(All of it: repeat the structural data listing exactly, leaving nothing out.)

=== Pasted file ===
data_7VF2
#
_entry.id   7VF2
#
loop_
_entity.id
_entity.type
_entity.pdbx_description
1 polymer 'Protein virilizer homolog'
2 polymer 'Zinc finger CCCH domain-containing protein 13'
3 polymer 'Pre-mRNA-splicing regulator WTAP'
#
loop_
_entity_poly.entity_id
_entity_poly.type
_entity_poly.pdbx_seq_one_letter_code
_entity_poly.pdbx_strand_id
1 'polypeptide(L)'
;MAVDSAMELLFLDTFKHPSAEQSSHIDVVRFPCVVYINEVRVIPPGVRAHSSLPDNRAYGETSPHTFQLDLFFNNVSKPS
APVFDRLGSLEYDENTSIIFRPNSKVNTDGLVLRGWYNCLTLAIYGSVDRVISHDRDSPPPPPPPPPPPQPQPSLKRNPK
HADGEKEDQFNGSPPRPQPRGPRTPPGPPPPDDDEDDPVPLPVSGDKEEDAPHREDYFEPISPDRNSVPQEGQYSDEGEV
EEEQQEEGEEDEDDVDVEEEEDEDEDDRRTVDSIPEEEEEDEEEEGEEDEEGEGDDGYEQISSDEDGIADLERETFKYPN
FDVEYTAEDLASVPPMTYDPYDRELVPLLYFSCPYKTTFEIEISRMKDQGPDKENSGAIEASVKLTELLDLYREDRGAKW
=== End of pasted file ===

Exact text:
data_7VF2
#
_entry.id   7VF2
#
loop_
_entity.id
_entity.type
_entity.pdbx_description
1 polymer 'Protein virilizer homolog'
2 polymer 'Zinc finger CCCH domain-containing protein 13'
3 polymer 'Pre-mRNA-splicing regulator WTAP'
#
loop_
_entity_poly.entity_id
_entity_poly.type
_entity_poly.pdbx_seq_one_letter_code
_entity_poly.pdbx_strand_id
1 'polypeptide(L)'
;MAVDSAMELLFLDTFKHPSAEQSSHIDVVRFPCVVYINEVRVIPPGVRAHSSLPDNRAYGETSPHTFQLDLFFNNVSKPS
APVFDRLGSLEYDENTSIIFRPNSKVNTDGLVLRGWYNCLTLAIYGSVDRVISHDRDSPPPPPPPPPPPQPQPSLKRNPK
HADGEKEDQFNGSPPRPQPRGPRTPPGPPPPDDDEDDPVPLPVSGDKEEDAPHREDYFEPISPDRNSVPQEGQYSDEGEV
EEEQQEEGEEDEDDVDVEEEEDEDEDDRRTVDSIPEEEEEDEEEEGEEDEEGEGDDGYEQISSDEDGIADLERETFKYPN
FDVEYTAEDLASVPPMTYDPYDRELVPLLYFSCPYKTTFEIEISRMKDQGPDKENSGAIEASVKLTELLDLYREDRGAKW